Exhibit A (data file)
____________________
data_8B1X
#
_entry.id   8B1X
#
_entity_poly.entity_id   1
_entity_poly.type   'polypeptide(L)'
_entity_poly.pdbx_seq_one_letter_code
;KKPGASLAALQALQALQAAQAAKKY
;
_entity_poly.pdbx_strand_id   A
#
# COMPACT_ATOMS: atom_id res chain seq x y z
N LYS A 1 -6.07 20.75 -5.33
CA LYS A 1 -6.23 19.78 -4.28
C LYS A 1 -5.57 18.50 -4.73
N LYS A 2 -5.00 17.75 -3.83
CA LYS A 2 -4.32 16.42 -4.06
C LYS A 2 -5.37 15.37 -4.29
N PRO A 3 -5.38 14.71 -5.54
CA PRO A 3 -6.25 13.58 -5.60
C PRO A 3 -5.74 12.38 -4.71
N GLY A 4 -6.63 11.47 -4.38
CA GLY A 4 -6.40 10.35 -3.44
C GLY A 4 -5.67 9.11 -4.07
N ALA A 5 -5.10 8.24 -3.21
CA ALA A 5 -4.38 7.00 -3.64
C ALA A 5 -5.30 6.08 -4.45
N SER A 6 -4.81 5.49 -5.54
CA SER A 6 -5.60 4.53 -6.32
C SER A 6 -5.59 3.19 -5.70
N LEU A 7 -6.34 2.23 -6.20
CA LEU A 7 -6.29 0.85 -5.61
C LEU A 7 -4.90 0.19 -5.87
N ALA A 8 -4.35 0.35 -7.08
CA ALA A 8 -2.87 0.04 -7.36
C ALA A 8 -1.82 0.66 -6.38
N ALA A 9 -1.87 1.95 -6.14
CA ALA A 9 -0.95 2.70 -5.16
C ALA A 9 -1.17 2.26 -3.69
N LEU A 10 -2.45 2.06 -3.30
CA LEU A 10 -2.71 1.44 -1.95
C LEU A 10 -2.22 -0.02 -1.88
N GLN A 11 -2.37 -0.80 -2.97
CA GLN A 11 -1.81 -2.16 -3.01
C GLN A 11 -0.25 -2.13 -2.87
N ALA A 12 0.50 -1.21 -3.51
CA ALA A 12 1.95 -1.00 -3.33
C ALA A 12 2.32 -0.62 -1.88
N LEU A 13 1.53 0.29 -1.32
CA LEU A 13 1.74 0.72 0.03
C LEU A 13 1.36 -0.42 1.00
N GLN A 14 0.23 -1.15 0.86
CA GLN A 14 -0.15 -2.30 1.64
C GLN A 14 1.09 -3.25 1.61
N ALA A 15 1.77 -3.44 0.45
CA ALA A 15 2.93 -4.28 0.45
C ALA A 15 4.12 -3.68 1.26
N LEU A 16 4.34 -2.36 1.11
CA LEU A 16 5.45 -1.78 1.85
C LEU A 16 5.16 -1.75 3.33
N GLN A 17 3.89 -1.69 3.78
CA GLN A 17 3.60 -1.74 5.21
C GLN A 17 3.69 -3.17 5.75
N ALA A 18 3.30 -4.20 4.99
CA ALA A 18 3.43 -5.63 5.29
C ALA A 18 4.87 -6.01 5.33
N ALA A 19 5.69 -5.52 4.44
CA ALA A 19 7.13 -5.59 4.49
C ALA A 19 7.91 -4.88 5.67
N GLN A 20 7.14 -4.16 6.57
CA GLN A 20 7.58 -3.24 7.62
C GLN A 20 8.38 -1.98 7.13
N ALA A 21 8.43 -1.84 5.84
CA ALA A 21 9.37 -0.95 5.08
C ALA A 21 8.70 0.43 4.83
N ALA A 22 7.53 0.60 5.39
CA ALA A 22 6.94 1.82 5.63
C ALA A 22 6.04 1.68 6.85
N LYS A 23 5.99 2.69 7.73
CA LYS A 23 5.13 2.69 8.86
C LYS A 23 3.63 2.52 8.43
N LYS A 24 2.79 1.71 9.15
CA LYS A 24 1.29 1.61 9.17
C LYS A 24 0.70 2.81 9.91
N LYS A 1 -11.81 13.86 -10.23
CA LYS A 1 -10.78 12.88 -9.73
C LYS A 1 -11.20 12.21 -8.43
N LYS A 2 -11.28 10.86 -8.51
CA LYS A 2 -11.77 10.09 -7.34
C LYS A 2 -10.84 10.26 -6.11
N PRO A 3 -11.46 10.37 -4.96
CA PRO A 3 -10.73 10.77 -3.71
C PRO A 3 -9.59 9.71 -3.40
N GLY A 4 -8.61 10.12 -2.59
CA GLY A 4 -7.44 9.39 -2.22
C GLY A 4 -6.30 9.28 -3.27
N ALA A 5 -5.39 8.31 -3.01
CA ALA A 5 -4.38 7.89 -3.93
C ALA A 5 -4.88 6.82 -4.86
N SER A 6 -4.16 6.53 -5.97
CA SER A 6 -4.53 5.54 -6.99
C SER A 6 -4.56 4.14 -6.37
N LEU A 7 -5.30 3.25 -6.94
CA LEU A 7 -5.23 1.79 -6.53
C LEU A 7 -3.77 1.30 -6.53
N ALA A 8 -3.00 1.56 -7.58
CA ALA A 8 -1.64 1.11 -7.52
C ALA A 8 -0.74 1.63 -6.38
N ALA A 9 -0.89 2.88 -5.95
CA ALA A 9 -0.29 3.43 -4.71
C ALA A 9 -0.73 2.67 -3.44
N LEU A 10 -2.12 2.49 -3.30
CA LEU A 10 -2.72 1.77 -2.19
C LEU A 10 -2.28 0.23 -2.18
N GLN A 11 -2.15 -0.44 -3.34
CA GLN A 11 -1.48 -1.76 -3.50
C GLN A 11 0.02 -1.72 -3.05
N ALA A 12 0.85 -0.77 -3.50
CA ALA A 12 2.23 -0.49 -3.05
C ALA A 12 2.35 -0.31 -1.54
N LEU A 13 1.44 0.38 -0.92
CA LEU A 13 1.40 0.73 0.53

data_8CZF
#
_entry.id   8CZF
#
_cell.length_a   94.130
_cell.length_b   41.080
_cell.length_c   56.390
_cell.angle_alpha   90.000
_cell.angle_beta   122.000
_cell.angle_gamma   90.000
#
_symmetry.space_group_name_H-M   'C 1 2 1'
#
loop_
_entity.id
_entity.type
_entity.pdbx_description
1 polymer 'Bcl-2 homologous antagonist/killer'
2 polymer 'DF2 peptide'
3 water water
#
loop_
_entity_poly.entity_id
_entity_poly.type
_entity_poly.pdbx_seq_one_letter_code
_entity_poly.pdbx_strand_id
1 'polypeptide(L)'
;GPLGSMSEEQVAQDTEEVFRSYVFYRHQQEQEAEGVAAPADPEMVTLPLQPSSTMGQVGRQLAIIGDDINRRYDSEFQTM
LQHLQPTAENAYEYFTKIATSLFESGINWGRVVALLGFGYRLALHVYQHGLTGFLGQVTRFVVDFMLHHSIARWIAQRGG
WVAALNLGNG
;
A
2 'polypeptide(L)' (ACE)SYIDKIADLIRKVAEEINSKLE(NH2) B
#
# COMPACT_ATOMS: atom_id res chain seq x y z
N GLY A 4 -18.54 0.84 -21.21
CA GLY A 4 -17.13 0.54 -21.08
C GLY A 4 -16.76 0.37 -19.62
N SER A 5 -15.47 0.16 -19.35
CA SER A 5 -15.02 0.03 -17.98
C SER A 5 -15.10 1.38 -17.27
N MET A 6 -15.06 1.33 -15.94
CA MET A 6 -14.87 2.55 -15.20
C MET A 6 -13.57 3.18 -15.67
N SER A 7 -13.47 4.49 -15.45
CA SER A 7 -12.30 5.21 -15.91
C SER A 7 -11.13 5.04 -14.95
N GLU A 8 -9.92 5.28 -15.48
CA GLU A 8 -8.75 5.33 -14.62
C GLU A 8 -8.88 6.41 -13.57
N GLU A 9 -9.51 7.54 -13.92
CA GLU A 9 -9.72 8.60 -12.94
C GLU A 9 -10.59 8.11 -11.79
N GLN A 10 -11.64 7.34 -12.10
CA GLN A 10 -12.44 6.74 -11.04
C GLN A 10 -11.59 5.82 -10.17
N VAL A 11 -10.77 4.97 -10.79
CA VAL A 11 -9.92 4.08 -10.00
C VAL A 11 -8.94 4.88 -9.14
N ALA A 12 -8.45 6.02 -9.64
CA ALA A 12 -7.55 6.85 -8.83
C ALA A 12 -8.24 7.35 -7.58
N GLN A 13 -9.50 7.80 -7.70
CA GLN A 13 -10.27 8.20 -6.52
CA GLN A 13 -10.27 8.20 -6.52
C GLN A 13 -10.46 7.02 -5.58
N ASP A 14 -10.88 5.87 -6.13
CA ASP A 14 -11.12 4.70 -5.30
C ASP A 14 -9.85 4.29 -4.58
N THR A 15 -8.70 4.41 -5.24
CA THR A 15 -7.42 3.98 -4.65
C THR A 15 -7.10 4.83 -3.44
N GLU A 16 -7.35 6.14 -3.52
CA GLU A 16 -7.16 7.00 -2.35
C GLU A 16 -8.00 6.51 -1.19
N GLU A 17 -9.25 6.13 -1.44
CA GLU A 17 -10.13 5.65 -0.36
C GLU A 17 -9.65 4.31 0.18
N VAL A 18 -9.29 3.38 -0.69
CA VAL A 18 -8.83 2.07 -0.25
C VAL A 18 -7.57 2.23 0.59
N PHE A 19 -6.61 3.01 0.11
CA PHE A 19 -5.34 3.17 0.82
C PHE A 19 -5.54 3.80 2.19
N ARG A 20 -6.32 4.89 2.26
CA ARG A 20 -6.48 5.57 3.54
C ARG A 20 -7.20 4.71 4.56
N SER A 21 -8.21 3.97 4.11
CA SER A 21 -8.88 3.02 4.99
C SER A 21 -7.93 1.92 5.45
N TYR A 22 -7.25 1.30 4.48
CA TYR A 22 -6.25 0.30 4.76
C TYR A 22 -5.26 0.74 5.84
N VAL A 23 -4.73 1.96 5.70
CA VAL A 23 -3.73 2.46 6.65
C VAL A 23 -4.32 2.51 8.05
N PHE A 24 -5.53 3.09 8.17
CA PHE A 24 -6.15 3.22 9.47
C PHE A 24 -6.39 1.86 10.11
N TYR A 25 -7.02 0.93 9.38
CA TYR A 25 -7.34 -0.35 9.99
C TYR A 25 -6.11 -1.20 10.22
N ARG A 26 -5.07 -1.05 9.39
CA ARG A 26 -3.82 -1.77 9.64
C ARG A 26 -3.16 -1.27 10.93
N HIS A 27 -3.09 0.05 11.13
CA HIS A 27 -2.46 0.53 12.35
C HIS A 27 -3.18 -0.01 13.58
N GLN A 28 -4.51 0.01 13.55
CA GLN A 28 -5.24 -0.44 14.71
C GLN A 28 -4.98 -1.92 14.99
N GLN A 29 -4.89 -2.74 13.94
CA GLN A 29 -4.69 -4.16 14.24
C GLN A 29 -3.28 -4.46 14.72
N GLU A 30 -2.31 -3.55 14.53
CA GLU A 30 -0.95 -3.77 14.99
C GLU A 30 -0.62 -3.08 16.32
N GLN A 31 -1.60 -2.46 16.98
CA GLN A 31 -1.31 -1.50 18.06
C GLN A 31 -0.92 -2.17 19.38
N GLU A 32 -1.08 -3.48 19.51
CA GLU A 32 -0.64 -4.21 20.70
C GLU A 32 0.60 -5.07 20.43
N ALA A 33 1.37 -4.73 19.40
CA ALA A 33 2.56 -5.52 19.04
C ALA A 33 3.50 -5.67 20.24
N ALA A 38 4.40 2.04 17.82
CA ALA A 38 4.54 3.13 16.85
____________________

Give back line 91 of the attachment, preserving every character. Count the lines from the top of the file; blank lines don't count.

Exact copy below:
N PRO A 3 -11.46 10.37 -4.96